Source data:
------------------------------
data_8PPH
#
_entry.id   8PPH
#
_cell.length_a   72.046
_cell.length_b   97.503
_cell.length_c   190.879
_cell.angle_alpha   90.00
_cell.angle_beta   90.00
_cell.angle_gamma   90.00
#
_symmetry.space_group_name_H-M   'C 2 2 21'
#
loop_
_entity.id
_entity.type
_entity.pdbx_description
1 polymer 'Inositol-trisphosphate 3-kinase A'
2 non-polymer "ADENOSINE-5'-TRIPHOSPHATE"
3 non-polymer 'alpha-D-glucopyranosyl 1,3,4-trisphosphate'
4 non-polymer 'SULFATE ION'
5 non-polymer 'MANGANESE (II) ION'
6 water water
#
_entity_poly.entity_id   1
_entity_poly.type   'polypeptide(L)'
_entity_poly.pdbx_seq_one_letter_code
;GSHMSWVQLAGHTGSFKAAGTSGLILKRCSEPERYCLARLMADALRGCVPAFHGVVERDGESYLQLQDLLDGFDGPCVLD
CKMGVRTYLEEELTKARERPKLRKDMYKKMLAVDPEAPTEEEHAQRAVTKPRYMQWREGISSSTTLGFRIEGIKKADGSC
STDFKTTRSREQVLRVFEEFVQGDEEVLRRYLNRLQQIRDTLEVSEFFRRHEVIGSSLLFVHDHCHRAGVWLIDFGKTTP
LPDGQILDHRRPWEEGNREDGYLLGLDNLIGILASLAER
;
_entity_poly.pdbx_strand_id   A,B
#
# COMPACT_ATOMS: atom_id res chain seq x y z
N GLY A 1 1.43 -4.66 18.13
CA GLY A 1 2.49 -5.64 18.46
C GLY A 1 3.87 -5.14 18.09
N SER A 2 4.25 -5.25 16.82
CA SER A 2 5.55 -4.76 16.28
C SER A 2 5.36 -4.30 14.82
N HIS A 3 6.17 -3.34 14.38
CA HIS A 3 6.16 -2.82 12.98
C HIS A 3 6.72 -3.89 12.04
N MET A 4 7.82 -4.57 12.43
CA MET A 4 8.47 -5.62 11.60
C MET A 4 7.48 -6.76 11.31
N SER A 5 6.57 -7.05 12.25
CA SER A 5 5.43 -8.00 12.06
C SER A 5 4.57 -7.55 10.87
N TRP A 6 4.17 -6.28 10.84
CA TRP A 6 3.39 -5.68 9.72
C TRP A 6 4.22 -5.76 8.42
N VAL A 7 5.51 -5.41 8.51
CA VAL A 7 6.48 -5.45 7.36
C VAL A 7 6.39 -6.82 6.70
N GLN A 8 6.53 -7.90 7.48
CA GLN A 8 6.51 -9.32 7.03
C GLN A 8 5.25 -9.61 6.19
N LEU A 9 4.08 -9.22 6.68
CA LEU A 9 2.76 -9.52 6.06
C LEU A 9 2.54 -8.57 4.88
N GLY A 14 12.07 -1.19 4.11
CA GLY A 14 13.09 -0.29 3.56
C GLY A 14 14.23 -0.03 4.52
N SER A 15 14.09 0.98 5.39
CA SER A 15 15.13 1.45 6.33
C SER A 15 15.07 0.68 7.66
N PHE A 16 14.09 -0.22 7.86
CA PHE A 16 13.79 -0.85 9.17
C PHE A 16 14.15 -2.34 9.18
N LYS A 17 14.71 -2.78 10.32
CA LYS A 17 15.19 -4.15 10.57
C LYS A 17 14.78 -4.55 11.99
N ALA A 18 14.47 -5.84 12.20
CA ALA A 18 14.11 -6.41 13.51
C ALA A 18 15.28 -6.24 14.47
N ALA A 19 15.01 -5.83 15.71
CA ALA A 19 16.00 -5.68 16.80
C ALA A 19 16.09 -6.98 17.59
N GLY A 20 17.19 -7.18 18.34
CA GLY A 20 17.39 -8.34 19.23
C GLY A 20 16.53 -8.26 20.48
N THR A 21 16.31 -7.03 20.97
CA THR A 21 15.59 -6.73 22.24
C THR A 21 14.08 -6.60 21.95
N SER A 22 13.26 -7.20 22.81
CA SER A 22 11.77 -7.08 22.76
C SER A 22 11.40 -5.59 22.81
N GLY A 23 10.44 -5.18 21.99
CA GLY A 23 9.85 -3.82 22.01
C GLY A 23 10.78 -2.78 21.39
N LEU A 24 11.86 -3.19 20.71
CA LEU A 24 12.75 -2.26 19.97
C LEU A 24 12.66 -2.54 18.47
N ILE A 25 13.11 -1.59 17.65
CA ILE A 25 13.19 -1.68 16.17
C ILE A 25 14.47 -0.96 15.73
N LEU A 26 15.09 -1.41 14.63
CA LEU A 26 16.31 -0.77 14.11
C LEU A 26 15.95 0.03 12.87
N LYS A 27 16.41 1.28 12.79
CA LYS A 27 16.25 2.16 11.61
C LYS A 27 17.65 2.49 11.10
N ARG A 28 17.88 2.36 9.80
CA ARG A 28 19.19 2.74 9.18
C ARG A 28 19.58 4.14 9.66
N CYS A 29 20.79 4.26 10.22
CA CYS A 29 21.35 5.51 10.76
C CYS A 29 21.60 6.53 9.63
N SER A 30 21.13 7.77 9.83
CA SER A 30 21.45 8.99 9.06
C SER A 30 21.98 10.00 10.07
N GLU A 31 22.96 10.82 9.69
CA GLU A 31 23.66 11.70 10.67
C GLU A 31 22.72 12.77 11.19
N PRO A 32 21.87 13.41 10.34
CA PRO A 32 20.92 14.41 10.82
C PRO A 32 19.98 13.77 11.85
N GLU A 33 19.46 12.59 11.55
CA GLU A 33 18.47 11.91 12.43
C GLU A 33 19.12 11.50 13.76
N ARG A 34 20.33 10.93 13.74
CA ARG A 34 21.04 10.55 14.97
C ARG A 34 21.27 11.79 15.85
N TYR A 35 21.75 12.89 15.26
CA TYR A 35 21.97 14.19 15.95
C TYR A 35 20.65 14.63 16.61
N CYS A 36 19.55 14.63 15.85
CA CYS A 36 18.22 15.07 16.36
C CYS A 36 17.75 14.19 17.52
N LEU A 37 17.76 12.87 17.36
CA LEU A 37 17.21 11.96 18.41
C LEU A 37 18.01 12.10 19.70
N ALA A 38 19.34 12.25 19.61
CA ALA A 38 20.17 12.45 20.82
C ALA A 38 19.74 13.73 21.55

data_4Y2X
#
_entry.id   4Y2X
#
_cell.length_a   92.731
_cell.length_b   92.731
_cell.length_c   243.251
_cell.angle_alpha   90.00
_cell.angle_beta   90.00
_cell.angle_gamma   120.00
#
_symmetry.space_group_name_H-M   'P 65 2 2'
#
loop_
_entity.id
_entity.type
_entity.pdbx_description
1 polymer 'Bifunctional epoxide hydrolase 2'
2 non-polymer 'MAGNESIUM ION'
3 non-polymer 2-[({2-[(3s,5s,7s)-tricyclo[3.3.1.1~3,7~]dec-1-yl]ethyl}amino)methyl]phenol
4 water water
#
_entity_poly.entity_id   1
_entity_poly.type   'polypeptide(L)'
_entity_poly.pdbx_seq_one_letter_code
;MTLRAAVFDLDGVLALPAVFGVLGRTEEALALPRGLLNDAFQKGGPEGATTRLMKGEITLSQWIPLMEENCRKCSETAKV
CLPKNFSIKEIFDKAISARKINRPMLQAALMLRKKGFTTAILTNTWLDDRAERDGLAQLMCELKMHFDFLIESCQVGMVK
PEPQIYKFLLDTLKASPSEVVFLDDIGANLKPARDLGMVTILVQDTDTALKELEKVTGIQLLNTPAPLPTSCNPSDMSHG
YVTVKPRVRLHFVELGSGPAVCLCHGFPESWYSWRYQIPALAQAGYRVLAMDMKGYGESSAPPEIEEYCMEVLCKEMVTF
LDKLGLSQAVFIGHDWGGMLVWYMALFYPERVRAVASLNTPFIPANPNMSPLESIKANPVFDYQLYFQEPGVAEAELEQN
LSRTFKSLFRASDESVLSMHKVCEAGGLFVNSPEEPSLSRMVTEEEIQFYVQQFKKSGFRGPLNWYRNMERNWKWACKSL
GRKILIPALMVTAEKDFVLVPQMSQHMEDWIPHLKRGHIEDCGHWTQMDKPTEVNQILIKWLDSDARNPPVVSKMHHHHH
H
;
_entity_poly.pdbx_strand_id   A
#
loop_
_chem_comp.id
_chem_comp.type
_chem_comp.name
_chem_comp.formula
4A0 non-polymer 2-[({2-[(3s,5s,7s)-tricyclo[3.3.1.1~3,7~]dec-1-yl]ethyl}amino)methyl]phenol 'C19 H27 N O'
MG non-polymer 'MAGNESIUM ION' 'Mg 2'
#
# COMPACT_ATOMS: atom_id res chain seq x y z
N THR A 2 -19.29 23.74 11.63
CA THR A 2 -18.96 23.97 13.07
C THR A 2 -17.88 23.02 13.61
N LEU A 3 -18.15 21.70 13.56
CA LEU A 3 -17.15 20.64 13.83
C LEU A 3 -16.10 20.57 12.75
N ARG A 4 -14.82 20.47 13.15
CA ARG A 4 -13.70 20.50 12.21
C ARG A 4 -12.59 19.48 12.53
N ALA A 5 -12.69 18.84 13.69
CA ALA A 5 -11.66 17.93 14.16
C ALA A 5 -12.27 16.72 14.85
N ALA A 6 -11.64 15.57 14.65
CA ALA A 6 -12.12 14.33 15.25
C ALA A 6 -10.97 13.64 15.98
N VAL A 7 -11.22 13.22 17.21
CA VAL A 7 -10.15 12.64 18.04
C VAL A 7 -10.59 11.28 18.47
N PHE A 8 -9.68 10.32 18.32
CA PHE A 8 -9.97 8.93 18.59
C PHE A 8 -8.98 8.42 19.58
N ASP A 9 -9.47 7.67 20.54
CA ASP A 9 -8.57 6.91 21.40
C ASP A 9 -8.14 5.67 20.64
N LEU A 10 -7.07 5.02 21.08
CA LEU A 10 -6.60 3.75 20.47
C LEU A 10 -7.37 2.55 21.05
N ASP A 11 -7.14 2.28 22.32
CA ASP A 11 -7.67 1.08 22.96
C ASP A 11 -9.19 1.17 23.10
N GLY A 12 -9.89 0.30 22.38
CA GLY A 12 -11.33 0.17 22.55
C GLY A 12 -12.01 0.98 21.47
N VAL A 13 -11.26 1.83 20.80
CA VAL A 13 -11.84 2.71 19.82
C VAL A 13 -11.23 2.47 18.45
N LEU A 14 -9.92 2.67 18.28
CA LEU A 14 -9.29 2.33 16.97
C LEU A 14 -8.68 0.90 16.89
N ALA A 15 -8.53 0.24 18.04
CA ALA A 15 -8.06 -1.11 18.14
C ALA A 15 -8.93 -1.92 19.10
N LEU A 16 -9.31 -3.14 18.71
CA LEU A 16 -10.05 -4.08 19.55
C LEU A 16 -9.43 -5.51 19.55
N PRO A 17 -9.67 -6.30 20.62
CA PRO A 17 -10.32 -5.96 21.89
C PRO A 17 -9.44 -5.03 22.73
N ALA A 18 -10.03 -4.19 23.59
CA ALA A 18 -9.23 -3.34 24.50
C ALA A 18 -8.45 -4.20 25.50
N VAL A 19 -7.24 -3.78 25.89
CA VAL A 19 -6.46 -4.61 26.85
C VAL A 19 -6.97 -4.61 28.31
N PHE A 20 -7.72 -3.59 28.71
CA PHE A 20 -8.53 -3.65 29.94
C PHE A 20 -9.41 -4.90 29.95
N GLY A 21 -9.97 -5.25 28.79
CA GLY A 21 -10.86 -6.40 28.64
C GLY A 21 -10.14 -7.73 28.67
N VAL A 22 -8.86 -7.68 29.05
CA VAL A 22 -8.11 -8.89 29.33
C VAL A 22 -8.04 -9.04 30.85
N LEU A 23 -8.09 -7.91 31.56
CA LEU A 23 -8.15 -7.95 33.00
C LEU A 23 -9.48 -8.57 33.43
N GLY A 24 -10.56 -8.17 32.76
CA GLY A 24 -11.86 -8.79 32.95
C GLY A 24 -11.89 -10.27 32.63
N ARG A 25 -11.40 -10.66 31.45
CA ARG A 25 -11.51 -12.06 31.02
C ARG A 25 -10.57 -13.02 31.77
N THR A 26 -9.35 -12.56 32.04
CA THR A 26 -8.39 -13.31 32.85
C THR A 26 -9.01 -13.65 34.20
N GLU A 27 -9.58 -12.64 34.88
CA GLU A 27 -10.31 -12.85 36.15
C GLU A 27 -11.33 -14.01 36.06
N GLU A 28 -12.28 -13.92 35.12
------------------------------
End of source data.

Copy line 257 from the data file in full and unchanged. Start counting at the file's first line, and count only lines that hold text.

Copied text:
C THR A 26 -9.01 -13.65 34.20